In The Screwtape Letters Lewis warns against Christian using the phrase "My God" in the wrong way. In one of his letters Screwtape informs his nephew Wormwood that he should try to make the phrases "My dog," and "My shoes," synonymous to the phrase "My God." Of course in doing so Lewis warns against this. If we think of "Our God" in the same way as our personal belongings then we will have totally the wrong view of God's sovereignty over us. We will begin to think that God is at our beck-and-call, ready to give us the things we pray to Him for, ready to smite all our enemies whenever they get annoying, ready to send His son for our sins etcetera, etcetera ad nauseum.
The phrase "My God" is not even, for us Americans, like the phrase "My country." As Americans we view our country as something that is ours, that we own, invest in, and have freedoms in. This might be the correct way to think of a country (Maybe. I'm not getting into that political discussion), but it's still not the way to think of "Our God."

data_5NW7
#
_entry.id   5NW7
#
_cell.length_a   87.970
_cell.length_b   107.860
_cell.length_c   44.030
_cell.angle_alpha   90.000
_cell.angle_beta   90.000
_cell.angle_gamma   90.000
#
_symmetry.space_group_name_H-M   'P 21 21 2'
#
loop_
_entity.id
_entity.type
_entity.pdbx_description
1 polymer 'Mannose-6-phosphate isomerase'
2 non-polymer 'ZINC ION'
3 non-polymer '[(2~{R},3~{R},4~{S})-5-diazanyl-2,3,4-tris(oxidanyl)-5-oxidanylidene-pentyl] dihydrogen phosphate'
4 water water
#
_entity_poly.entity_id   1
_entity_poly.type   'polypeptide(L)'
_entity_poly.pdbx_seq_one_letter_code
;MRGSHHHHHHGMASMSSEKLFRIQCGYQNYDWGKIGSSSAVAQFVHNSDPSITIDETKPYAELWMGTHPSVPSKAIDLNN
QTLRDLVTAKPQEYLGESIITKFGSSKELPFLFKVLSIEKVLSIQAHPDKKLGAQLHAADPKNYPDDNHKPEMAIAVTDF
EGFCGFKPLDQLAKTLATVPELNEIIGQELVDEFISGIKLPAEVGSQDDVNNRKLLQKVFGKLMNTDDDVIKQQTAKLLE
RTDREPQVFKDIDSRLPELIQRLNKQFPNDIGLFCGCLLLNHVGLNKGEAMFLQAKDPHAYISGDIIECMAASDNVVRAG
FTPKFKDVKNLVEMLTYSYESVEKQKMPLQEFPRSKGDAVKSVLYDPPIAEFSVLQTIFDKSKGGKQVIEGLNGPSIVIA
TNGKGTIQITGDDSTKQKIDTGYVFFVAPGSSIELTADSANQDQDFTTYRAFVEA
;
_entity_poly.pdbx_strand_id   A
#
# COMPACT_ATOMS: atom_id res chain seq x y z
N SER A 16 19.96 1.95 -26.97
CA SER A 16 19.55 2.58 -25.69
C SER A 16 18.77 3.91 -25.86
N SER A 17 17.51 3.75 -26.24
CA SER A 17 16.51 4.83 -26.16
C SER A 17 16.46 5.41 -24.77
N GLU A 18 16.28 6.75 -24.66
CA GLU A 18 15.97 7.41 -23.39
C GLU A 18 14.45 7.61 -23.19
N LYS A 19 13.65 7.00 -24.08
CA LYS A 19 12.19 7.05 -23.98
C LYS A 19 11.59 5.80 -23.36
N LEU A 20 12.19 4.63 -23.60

The phrase that is most synonymous to "My God"--in its correct usage-- is "My King." If I had a king, I would be on his side, and he would be on mine, but he would be the one totally in control of me. I have no say in what he does, and my life basically belongs to him. I would live for him and serve him, and he would be mine, but not mine. The real meaning of this phrase says that "I AM HIS."
"Then saith he to Thomas, Reach hither thy finger, and behold my hands; and reach hither thy hand, and thrust it into my side: and be not faithless, but believing. And Thomas answered and said unto him, My LORD and my God."